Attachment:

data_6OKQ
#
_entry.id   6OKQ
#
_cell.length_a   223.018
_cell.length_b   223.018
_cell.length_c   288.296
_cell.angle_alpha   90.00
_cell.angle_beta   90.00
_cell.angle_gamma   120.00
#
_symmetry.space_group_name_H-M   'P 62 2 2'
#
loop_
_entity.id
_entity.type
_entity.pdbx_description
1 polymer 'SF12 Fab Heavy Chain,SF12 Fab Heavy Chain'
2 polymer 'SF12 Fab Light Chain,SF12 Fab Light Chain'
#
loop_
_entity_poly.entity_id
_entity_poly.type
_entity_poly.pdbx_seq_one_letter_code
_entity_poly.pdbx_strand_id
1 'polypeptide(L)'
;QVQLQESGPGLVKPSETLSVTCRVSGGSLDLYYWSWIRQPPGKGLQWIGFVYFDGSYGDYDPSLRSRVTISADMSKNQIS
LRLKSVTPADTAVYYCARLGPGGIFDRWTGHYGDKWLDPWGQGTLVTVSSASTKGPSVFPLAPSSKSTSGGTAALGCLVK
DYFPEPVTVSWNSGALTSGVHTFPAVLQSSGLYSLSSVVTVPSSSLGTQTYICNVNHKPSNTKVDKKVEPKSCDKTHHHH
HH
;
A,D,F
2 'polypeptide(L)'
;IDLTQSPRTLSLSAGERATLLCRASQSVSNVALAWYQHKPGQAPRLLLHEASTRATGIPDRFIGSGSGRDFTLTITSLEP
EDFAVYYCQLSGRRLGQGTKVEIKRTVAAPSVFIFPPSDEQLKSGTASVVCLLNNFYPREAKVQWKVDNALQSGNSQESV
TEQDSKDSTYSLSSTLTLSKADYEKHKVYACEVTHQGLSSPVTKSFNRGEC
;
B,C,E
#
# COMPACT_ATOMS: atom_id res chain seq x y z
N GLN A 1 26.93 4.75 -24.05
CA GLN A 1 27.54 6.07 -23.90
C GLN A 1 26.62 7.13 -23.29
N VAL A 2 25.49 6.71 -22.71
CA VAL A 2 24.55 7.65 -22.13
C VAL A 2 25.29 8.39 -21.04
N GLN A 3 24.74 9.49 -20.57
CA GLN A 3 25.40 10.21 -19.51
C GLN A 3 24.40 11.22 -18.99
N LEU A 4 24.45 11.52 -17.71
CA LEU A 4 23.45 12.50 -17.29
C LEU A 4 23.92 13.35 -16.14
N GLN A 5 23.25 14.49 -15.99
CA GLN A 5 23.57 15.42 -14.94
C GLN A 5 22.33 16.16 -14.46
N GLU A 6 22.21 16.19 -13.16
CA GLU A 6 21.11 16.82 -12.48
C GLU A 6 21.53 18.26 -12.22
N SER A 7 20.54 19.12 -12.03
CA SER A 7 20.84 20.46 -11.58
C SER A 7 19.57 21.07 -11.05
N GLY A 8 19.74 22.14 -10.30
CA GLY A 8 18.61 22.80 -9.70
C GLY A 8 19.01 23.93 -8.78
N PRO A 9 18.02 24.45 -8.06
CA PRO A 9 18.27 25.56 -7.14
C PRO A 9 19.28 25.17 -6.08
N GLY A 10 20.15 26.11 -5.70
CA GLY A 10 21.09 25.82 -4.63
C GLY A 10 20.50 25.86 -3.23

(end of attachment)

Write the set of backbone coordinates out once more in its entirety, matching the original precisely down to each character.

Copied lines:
data_6OKQ
#
_entry.id   6OKQ
#
_cell.length_a   223.018
_cell.length_b   223.018
_cell.length_c   288.296
_cell.angle_alpha   90.00
_cell.angle_beta   90.00
_cell.angle_gamma   120.00
#
_symmetry.space_group_name_H-M   'P 62 2 2'
#
loop_
_entity.id
_entity.type
_entity.pdbx_description
1 polymer 'SF12 Fab Heavy Chain,SF12 Fab Heavy Chain'
2 polymer 'SF12 Fab Light Chain,SF12 Fab Light Chain'
#
loop_
_entity_poly.entity_id
_entity_poly.type
_entity_poly.pdbx_seq_one_letter_code
_entity_poly.pdbx_strand_id
1 'polypeptide(L)'
;QVQLQESGPGLVKPSETLSVTCRVSGGSLDLYYWSWIRQPPGKGLQWIGFVYFDGSYGDYDPSLRSRVTISADMSKNQIS
LRLKSVTPADTAVYYCARLGPGGIFDRWTGHYGDKWLDPWGQGTLVTVSSASTKGPSVFPLAPSSKSTSGGTAALGCLVK
DYFPEPVTVSWNSGALTSGVHTFPAVLQSSGLYSLSSVVTVPSSSLGTQTYICNVNHKPSNTKVDKKVEPKSCDKTHHHH
HH
;
A,D,F
2 'polypeptide(L)'
;IDLTQSPRTLSLSAGERATLLCRASQSVSNVALAWYQHKPGQAPRLLLHEASTRATGIPDRFIGSGSGRDFTLTITSLEP
EDFAVYYCQLSGRRLGQGTKVEIKRTVAAPSVFIFPPSDEQLKSGTASVVCLLNNFYPREAKVQWKVDNALQSGNSQESV
TEQDSKDSTYSLSSTLTLSKADYEKHKVYACEVTHQGLSSPVTKSFNRGEC
;
B,C,E
#
# COMPACT_ATOMS: atom_id res chain seq x y z
N GLN A 1 26.93 4.75 -24.05
CA GLN A 1 27.54 6.07 -23.90
C GLN A 1 26.62 7.13 -23.29
N VAL A 2 25.49 6.71 -22.71
CA VAL A 2 24.55 7.65 -22.13
C VAL A 2 25.29 8.39 -21.04
N GLN A 3 24.74 9.49 -20.57
CA GLN A 3 25.40 10.21 -19.51
C GLN A 3 24.40 11.22 -18.99
N LEU A 4 24.45 11.52 -17.71
CA LEU A 4 23.45 12.50 -17.29
C LEU A 4 23.92 13.35 -16.14
N GLN A 5 23.25 14.49 -15.99
CA GLN A 5 23.57 15.42 -14.94
C GLN A 5 22.33 16.16 -14.46
N GLU A 6 22.21 16.19 -13.16
CA GLU A 6 21.11 16.82 -12.48
C GLU A 6 21.53 18.26 -12.22
N SER A 7 20.54 19.12 -12.03
CA SER A 7 20.84 20.46 -11.58
C SER A 7 19.57 21.07 -11.05
N GLY A 8 19.74 22.14 -10.30
CA GLY A 8 18.61 22.80 -9.70
C GLY A 8 19.01 23.93 -8.78
N PRO A 9 18.02 24.45 -8.06
CA PRO A 9 18.27 25.56 -7.14
C PRO A 9 19.28 25.17 -6.08
N GLY A 10 20.15 26.11 -5.70
CA GLY A 10 21.09 25.82 -4.63
C GLY A 10 20.50 25.86 -3.23